802.1Q Native VLAN on Cisco IOS Switch

Hi, i want information please

I have see example from my customer there are some swtich with native vlan different form Vlan1 example switchport trunk native vlan 250
Why this command ?

thanks

Hello Ugo

By default, when you create a trunk, the native VLAN is set to VLAN 1. However, it is best practice to change the default native VLAN to something other than VLAN1. This should be done to mitigate security threats such as VLAN hopping.

More info on the threat of VLAN hopping can be found at this lesson:

I hope this has been helpful!

Laz

Question: Defaults for cisco are ports set to the default VLAN 1 and native VLAN to be on 1.

  1. If we change the native VLAN to 99, does that make all ports still on VLAN 1 now tagged? ie when a frame goes to the port it gets tagged with vlan 1.

  2. If I wish to keep using VLAN 1, would I need a subinterface on the router? Since now, frames are being tagged with VLAN 1?

Thanks

Hello Patrick

Yes, that is correct. Just a clarification, though, keep in mind that the native VLAN is set to 1 on any trunk ports that may be configured. The native VLAN only has meaning when we’re talking about trunk ports. If a switch has no trunk ports, then the native VLAN is non-existent.

If we change the native VLAN on a specific trunk port to 99, this does not affect any other port on the switch. The only thing it does is, if an untagged frame is received on that trunk port, that frame will be placed on VLAN 99. Remember that access ports that may be assigned to VLAN 1 will never “see” any tags at all regardless of what the native VLAN is on any trunk port.

If you have changed the native VLAN on a particular trunk port, then frames on VLAN 1 will only be tagged when sent over that trunk port. As for subinterfaces on a router, this is only done when you are configuring router on a stick. For more info on that, take a look at this lesson:

I hope this has been helpful!

Laz

Hi @lagapidis,

I’ve just scrolled down through the posts and got a question to your statement:

I tested this with the following topology in EVE-NG and observed a different behaviour than you described.

image

Interface “e0/0” on S1 & S2:

switchport mode trunk
switchport trunk encapsulation dot1q
switchport trunk native vlan 999

Interface “e0/1” on S1 & S2:

switchport mode access
switchport access vlan 999

Now, when PC1 is trying to ping PC2, the Ethernet frame isn’t getting tagged on the trunk according to Wireshark capture.

As for my understanding, based on this topology the Ethernet frame gets tagged in three scenarios. When…
a) changing the VLAN on the access ports (to other than the native VLAN)
b) changing the native VLAN on the trunk ports (to different than the access VLAN)
c) activating native VLAN tagging globally

However, the Ethernet frame doesn’t get tagged, if the access VLAN is identical to the native VLAN.

Can you confirm this, or am I misunderstanding something?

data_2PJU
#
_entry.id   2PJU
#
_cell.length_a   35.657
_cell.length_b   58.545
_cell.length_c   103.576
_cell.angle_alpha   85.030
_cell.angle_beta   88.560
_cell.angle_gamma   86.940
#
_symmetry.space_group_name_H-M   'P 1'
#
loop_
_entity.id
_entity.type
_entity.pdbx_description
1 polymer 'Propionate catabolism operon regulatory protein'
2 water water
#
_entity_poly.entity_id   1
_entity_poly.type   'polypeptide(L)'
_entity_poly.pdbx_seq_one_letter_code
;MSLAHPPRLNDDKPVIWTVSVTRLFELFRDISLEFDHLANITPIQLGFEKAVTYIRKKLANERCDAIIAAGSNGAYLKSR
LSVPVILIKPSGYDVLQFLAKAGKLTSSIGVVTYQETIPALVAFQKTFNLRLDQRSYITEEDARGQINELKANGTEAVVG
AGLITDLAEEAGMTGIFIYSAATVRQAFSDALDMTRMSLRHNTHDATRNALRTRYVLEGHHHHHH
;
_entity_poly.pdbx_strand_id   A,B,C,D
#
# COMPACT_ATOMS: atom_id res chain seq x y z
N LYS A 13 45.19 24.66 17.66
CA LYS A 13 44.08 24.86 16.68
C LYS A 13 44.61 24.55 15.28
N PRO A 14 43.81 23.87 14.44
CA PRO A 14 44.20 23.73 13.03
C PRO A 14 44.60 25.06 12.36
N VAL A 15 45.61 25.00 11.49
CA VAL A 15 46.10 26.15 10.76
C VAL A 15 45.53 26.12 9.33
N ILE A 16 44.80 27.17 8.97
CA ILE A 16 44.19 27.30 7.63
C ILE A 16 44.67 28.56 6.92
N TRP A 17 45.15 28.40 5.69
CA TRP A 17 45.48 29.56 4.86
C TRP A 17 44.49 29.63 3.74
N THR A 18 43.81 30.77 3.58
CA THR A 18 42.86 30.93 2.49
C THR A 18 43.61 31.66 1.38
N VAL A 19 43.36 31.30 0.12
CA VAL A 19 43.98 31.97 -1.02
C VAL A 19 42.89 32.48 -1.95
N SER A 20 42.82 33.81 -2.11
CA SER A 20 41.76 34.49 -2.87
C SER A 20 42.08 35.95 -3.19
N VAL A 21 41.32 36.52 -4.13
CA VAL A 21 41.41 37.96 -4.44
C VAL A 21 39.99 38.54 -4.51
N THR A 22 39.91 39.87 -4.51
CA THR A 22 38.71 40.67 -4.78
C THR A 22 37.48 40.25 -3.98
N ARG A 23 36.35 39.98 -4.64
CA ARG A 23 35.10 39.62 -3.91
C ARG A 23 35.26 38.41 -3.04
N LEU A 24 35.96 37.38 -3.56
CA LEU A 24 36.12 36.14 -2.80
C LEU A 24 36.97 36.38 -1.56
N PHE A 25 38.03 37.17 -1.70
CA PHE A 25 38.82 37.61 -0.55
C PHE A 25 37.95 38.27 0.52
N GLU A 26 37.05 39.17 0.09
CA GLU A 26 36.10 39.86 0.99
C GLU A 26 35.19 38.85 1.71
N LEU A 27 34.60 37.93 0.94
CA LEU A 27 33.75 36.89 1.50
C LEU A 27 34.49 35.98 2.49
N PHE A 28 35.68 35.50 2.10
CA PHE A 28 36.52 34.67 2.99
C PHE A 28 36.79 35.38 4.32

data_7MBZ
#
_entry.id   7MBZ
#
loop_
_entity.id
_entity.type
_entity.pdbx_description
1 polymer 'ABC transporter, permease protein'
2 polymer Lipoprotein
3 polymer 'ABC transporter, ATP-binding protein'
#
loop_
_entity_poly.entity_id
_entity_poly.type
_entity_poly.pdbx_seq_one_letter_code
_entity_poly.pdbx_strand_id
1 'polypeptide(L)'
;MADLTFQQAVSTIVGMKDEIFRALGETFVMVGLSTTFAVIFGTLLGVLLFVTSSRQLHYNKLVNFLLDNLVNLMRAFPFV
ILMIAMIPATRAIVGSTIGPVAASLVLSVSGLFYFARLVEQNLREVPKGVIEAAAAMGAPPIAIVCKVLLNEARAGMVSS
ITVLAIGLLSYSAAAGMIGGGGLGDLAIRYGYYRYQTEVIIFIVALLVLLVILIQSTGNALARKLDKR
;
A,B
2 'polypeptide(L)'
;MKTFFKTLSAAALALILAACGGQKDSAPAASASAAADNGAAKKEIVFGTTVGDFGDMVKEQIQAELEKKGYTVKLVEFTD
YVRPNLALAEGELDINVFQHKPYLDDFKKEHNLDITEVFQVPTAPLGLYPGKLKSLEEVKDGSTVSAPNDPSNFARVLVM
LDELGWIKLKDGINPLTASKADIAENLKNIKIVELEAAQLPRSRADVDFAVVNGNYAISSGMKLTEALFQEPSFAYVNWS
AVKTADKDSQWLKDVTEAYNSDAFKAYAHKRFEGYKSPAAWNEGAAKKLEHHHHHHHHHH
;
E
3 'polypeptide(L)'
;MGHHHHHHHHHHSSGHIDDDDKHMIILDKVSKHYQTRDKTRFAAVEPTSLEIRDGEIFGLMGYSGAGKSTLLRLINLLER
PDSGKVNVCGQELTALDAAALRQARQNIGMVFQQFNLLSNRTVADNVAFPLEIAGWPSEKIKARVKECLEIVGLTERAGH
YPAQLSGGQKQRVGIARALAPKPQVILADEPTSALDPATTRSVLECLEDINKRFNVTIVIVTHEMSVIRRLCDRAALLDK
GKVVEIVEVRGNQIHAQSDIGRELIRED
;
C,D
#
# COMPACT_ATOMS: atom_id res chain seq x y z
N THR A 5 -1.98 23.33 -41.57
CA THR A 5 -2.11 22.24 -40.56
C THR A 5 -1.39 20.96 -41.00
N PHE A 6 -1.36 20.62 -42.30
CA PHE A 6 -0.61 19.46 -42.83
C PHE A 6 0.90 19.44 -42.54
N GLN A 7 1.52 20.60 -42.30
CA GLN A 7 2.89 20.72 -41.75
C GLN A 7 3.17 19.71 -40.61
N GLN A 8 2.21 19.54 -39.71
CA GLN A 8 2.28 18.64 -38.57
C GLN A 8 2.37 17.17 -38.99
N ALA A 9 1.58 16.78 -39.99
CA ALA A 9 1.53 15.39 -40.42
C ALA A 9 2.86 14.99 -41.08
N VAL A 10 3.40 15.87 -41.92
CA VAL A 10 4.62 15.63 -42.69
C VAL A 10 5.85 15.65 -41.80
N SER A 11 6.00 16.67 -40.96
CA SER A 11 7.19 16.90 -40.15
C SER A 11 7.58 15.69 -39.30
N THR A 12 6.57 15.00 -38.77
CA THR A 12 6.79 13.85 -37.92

Many thanks in advance. Your replies are awesome! :smile:

Hello Marcel

Concerning the answer you quoted from my previous post, I was responding to a question about Native VLAN tagging. The first question stated by the poster was, "What would happen if native VLAN tagging were enabled? " If that is the case, then frames belonging to the native VLAN sent over the trunk will be tagged.

In the scenario you tested, there is no native VLAN tagging enabled, so the behavior you see is expected.

All things being equal in your topology, if you make these changes, then the frame traversing the trunk will indeed be tagged.

For more info, take a look at this NetworkLessons note on the topic of Native VLANs and untagged frames.

I hope this has been helpful!

Laz

Please explain more about Native VLAN, its purposes and share use cases.

Hello Jayashree

First of all, take a look at this lesson that talks about the Native VLAN:

You can also get some more information in th NetworkLessons Notes site at these particular notes:

If you have any other specific questionsa about the native VLAN, please let us know!

I hope this has been helpful!

Laz

Hi @lagapidis ,
Is the below scenario valid?, if yes, PC 2 will ping PC 3?

Hello Premkumar

If your fundamental question is “will this work” then the answer is yes, it will. PC2 will be able to ping PC 3 assuming their IP addressing is on the same subnet. This is because SW1 and SW2 are connected to each other over access ports. When a frame exits SW1 on that port, no tag information is included, so when SW2 receives that frame on the access port, it will place it on the VLAN configured on the access port.

Now is this scenario valid? It’s definitely NOT recommended. As the topology is, it will function, however, if you expand your network, create trunk links to other switches, and include the various VLANs in those trunks, things will get mismatched. It’s a good idea to keep your VLANs consistent across the whole topology.

I hope this has been helpful!

Laz

Great explanation! Of course we should use trunk ports between switches. I wanted to understand different access vlan ports behavior and can be used or not. Thanks for the clarification.